In this unique biography of Thomas Jefferson, leading journalist and social critic Christopher Hitchens offers a startlingly new and provocative interpretation of our Founding Father—a man conflicted by power who wrote the Declaration of Independence and acted as ambassador to France yet yearned for a quieter career in the Virginia legislature. A masterly writer, Jefferson was an awkward public speaker. A professed proponent of emancipation, he elided the issue of slavery from the Declaration of Independence and continued to own human property. A reluctant candidate, he left an indelible presidential legacy. With intelligence, insight, eloquence, and wit, Hitchens gives us an artful portrait of a complex, formative figure and his turbulent era.
Possessing both a layperson's unfettered curiosity and a lawyer's logical mind, Gordon-Reed writes with an irresistible style and compassion about Thomas Jefferson's sexual involvement with his slave Sally Hemings. Her fascinating and convincing argument: not that the alleged 38-year liaison necessarily took place but rather that the evidence for its taking place has been denied a fair hearing.
Filled with archival photographs and amazing fact boxes, DK Biography is a groundbreaking series that introduces young readers to some of history's most interesting and influential characters.
From his childhood in Virginia to his two terms as President of the United States, Thomas Jefferson tells the story of the principal author of the Declaration of Independence.
In Thomas Jefferson, Bernstein offers the definitive short biography of this revered American--the first concise life in six decades. Bernstein deftly synthesizes the massive scholarship on his subject into a swift, insightful, evenhanded account. Here are all of Jefferson's triumphs, contradictions, and failings, from his luxurious (and debt-burdened) life as a Virginia gentleman to his passionate belief in democracy, from his tortured defense of slavery to his relationship with Sally Hemings. Jefferson was indeed multifaceted--an architect, inventor, writer, diplomat, propagandist, planter, party leader--and Bernstein explores all these roles even as he illuminates Jefferson's central place in the American enlightenment, that "revolution of ideas" that did so much to create the nation we know today. Together with the less well-remembered points in Jefferson's thinking--the nature of the Union, his vision of who was entitled to citizenship, his dread of debt (both personal and national)--they form the heart of this lively biography.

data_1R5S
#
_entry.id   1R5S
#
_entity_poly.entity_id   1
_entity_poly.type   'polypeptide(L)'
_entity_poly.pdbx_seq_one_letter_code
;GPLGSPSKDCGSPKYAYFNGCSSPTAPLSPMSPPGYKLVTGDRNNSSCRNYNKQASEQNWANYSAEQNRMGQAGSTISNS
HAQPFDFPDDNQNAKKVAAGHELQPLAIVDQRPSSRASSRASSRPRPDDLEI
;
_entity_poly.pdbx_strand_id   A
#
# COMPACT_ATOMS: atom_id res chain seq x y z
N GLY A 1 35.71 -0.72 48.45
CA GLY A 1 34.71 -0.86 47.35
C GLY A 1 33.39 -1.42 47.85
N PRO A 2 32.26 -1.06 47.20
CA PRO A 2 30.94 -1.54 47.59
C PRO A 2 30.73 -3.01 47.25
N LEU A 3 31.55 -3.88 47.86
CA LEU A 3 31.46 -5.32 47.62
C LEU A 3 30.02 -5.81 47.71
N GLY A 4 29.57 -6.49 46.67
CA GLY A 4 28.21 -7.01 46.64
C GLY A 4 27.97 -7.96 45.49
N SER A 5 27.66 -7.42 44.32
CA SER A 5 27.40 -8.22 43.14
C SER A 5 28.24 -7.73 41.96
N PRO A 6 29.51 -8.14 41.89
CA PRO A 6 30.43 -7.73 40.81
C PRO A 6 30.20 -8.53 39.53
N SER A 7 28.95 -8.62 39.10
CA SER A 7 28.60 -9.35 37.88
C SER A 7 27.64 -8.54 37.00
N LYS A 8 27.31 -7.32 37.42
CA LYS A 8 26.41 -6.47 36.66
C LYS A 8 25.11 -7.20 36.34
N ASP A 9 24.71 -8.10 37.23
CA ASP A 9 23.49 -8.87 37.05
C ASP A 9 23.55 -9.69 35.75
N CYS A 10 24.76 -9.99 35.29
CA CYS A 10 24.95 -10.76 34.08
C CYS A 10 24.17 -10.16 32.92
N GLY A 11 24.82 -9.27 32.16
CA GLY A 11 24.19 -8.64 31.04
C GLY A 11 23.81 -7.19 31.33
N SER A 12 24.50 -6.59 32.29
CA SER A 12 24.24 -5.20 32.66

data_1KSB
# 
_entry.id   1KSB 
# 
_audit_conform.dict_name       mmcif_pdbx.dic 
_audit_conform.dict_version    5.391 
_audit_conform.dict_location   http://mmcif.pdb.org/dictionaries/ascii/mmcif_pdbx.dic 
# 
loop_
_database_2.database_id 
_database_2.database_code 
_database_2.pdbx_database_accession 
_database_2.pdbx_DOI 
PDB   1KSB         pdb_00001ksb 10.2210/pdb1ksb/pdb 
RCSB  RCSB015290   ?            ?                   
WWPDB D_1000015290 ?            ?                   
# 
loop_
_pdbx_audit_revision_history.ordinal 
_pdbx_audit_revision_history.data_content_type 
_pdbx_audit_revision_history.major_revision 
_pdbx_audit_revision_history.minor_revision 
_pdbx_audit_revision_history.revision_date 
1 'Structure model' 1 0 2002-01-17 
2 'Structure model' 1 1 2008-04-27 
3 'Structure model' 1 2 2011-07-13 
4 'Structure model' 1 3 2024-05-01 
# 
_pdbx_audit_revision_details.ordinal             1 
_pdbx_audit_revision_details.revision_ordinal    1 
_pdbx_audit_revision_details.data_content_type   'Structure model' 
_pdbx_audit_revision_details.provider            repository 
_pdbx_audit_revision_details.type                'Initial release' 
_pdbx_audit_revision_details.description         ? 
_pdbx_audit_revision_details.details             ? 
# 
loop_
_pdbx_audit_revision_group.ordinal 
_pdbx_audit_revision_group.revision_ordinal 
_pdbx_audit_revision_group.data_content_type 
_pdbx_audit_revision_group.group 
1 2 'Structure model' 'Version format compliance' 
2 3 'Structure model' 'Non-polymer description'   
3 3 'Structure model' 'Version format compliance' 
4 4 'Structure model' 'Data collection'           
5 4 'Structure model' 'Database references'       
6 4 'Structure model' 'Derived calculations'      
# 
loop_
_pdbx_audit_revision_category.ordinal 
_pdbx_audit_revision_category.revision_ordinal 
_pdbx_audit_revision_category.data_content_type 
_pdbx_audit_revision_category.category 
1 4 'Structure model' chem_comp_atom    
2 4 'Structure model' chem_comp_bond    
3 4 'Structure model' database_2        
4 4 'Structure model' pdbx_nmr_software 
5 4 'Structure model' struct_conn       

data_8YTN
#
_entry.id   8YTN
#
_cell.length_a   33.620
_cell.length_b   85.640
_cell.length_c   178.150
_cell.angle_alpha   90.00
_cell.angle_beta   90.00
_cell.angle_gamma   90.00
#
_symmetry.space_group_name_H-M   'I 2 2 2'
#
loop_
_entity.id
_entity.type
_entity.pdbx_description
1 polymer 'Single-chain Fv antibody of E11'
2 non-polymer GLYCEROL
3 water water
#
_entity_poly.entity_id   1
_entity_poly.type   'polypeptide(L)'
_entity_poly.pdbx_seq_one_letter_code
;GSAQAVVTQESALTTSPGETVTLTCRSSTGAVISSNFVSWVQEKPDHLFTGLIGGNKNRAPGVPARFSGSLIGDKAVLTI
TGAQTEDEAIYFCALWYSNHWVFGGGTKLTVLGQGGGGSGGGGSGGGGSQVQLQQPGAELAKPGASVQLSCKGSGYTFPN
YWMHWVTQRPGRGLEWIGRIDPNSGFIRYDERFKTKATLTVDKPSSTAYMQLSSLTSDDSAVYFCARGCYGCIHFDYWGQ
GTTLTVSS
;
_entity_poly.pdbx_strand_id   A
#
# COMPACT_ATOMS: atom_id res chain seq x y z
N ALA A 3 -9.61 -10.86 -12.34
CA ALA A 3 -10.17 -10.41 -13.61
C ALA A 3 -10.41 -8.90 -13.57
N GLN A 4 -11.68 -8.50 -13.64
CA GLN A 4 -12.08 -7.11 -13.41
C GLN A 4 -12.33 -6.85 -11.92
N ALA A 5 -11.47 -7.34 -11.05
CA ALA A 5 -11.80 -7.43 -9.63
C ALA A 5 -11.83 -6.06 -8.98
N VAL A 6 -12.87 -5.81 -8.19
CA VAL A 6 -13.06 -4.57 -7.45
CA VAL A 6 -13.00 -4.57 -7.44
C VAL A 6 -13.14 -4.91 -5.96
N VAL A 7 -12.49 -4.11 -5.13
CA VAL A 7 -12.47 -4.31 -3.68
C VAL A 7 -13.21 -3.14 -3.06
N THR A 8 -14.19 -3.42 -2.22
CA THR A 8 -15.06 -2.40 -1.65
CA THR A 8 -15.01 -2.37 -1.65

In this marvel of compression and comprehension, we see Jefferson more clearly than in the massive studies of earlier generations. More important, we see, in Jefferson's visionary ideas, the birth of the nation's grand sense of purpose.